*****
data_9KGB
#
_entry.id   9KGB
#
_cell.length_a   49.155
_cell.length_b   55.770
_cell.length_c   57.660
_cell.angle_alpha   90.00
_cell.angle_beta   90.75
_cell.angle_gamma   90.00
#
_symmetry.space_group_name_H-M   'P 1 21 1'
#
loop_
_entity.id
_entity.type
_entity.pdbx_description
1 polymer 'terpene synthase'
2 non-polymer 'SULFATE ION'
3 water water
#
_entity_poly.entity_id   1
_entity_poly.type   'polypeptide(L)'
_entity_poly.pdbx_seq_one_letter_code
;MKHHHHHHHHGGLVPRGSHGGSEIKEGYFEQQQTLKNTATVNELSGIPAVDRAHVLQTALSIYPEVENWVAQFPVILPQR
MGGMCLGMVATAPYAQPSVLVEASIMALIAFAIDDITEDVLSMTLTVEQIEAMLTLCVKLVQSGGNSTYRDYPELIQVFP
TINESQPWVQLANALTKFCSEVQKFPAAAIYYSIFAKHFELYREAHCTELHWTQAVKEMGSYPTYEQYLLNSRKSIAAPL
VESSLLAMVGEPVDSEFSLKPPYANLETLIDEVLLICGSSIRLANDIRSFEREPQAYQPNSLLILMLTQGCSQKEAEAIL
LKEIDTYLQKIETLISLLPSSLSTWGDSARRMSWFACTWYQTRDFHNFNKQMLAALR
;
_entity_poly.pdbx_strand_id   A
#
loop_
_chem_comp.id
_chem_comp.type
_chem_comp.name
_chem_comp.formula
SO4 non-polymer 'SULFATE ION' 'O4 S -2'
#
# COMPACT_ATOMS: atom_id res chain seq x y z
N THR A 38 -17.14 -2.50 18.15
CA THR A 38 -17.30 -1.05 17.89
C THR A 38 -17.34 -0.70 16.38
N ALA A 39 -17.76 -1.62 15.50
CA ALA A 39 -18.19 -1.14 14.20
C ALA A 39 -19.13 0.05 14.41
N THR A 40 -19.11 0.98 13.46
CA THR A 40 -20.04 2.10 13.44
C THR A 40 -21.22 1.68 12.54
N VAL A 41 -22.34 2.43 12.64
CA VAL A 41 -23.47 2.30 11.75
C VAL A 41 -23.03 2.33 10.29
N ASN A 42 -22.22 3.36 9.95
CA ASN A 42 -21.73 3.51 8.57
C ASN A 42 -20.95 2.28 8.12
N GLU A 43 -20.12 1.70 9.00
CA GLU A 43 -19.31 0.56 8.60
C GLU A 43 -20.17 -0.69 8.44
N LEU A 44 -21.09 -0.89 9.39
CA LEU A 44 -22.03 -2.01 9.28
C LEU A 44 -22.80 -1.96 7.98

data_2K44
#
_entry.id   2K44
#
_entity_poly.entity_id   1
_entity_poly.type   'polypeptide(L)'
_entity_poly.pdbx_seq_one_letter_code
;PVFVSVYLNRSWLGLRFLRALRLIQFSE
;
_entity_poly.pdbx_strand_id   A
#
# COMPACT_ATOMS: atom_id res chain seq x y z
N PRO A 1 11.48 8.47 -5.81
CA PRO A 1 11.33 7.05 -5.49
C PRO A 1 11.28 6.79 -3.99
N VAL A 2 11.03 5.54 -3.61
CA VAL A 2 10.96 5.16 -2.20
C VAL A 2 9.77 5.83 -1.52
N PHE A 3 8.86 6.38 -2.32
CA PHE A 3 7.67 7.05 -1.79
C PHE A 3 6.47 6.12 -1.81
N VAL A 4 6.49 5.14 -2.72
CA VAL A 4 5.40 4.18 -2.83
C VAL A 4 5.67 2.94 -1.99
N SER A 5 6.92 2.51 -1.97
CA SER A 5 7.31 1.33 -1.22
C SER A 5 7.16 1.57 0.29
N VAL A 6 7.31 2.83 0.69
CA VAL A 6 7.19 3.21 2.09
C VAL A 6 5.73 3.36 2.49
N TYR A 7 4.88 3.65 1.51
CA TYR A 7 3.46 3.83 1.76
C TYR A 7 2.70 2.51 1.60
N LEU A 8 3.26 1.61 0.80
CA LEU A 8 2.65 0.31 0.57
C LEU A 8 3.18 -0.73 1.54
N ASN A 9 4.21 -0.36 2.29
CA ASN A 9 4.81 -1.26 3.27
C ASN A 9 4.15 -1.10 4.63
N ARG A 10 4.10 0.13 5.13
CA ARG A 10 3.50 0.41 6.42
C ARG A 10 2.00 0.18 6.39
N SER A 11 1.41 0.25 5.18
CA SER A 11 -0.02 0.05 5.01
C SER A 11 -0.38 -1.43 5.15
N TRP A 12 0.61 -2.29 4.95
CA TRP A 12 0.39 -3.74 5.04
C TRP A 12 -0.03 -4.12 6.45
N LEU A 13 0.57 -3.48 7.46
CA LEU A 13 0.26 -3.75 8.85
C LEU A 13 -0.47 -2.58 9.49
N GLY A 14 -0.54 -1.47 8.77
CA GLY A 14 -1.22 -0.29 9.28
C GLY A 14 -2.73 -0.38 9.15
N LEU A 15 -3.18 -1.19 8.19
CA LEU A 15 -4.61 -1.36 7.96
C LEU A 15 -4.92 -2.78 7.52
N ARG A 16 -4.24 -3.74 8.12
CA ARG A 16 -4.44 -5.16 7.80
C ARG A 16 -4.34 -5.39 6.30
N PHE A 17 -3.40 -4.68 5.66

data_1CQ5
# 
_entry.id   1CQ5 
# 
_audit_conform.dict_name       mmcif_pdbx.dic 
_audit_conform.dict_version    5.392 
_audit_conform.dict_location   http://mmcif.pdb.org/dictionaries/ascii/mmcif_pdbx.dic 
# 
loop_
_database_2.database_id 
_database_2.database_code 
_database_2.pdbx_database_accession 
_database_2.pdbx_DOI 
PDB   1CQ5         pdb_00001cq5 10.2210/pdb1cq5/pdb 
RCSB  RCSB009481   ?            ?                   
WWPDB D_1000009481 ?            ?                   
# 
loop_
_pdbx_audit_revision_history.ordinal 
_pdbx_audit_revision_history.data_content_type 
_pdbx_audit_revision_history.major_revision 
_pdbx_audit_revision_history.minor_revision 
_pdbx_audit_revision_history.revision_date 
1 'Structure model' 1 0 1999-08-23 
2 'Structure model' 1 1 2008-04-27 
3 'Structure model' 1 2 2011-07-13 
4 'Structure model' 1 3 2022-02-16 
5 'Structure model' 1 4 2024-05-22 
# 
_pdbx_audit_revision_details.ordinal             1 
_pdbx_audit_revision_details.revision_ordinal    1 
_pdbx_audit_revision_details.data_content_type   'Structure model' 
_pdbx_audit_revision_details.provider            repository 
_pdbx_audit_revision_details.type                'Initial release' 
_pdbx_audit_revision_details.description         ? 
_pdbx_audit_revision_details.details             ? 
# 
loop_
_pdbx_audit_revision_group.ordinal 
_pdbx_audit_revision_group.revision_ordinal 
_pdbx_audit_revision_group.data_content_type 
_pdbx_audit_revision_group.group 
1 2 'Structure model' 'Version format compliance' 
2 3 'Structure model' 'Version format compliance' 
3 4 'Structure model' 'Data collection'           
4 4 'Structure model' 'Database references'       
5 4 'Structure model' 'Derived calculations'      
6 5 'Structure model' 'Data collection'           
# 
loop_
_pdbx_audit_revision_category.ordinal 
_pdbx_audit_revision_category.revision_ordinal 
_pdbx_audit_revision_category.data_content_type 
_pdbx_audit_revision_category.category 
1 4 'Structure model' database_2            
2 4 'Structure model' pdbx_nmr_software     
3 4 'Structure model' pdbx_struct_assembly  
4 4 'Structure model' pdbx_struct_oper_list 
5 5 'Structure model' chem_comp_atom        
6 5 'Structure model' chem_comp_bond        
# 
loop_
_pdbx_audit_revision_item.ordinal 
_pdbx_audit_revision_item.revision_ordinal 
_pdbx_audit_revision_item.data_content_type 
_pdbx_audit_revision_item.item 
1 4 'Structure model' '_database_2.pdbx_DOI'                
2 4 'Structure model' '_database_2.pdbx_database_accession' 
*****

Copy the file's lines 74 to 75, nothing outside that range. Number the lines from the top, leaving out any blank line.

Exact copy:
N PRO A 1 11.48 8.47 -5.81
CA PRO A 1 11.33 7.05 -5.49